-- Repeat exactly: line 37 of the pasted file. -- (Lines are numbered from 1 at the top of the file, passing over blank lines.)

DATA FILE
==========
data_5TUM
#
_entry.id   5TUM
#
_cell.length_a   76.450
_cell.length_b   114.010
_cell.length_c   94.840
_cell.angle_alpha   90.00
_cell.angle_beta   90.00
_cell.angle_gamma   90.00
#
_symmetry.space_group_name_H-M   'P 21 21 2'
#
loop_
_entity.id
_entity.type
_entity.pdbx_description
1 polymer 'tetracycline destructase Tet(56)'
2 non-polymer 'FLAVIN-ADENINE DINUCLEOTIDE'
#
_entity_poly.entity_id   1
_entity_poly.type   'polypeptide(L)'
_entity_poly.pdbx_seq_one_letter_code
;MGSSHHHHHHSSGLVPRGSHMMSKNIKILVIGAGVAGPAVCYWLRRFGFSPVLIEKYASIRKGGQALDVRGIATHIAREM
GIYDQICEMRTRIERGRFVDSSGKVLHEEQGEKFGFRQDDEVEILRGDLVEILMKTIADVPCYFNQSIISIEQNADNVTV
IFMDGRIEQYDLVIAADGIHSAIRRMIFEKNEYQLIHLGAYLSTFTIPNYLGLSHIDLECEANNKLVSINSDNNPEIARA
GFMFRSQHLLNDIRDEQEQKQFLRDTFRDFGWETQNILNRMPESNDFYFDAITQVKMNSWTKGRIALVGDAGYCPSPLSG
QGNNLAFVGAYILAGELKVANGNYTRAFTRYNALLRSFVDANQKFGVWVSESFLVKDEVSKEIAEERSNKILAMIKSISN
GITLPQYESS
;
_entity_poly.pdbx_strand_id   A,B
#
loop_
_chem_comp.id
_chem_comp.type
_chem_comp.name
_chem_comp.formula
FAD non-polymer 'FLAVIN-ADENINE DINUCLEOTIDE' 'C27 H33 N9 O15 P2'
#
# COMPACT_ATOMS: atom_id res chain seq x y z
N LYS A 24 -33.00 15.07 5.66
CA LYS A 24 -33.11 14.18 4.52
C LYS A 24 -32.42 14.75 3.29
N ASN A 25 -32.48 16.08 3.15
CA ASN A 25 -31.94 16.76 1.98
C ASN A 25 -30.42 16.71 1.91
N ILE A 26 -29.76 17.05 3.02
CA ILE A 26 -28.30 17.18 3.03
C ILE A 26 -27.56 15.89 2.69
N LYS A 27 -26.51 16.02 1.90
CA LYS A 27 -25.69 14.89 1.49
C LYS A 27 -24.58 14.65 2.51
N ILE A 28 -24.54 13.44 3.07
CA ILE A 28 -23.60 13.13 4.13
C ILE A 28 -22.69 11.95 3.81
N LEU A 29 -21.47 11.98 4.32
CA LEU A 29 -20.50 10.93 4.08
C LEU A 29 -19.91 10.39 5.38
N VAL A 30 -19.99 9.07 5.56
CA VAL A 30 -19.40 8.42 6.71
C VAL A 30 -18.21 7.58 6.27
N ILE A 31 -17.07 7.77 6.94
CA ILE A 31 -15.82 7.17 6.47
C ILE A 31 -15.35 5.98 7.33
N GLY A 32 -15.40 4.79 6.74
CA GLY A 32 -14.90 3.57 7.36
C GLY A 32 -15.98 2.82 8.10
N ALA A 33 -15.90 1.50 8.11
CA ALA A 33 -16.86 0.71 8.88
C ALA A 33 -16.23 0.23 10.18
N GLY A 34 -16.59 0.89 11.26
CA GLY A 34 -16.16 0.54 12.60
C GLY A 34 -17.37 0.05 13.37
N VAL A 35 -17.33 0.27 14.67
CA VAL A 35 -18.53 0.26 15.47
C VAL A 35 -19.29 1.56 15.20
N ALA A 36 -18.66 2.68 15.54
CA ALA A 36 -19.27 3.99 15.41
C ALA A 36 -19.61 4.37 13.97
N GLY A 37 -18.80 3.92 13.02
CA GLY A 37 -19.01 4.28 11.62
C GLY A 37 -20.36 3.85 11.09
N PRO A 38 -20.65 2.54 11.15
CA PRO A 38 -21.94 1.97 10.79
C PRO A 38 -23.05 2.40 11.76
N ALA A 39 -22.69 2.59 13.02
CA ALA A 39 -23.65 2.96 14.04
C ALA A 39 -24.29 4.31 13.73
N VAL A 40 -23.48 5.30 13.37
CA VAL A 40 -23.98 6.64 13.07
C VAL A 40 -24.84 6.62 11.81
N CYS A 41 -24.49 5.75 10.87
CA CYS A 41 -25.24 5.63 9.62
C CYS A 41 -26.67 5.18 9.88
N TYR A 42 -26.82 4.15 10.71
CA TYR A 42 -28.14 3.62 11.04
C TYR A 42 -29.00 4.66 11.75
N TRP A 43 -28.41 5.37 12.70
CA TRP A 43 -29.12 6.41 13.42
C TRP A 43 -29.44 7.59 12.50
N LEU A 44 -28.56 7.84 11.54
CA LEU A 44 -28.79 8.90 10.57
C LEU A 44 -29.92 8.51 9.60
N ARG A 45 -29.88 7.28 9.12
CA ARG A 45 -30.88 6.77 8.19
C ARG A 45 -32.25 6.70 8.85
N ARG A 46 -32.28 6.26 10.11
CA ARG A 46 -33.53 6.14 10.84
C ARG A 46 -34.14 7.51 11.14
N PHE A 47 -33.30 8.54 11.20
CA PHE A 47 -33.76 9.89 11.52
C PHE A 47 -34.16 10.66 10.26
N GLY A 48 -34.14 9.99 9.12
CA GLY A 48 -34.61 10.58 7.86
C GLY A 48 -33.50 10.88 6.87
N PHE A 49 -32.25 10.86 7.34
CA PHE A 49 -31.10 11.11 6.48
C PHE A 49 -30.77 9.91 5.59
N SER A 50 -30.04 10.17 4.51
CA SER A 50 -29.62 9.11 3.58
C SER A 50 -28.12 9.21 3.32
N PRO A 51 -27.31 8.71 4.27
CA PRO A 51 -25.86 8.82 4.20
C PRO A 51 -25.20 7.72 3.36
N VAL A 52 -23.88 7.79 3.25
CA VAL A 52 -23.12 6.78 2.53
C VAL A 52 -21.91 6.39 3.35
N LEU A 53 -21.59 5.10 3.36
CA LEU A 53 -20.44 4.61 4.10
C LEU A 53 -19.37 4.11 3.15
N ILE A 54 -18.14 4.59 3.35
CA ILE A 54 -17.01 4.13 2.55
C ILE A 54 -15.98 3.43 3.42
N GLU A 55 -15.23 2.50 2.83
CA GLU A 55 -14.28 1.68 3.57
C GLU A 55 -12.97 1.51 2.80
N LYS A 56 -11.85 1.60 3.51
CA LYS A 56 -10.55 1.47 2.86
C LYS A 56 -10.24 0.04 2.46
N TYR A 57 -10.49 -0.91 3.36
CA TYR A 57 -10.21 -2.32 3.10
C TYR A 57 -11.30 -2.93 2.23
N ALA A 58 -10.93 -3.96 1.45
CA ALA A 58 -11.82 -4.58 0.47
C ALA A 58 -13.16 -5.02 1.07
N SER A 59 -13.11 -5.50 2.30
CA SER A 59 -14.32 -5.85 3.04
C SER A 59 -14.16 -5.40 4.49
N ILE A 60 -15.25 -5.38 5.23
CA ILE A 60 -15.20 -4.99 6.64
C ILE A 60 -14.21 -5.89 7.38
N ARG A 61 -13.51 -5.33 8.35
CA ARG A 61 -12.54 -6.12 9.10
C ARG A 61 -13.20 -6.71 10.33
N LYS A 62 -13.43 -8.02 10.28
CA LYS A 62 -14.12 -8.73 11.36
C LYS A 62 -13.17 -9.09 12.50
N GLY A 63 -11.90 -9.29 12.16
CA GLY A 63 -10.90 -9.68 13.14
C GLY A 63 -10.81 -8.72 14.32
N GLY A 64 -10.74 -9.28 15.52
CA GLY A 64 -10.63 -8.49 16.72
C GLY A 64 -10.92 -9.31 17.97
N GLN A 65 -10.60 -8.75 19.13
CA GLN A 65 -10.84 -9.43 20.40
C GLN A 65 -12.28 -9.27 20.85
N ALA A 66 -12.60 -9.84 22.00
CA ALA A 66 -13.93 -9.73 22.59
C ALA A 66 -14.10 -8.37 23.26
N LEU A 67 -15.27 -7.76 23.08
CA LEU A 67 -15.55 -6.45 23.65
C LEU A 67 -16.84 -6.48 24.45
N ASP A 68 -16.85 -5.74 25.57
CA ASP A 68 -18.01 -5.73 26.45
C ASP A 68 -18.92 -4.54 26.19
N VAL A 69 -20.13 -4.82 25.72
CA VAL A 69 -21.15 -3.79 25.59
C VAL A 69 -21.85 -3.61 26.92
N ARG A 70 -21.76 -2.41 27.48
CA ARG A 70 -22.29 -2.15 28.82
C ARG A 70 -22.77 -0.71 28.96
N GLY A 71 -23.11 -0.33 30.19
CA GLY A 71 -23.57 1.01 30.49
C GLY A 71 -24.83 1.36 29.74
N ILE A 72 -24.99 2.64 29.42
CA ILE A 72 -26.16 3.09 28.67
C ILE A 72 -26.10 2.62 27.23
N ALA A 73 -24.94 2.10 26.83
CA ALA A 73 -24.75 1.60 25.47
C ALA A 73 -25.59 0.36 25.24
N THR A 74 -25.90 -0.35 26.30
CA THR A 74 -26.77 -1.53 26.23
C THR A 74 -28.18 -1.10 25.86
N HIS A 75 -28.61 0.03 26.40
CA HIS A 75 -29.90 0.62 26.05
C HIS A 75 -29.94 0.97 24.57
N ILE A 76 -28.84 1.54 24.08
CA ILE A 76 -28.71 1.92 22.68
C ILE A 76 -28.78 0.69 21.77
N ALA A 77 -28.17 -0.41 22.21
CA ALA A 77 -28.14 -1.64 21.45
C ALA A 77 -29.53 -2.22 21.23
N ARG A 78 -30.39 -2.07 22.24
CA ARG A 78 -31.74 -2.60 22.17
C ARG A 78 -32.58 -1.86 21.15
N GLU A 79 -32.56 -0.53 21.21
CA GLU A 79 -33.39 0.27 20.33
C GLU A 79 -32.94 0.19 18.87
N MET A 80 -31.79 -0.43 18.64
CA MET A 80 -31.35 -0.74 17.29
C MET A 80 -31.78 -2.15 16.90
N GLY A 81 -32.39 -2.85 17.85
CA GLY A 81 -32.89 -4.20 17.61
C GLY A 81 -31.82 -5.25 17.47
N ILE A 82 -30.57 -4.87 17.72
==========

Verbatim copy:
_chem_comp.formula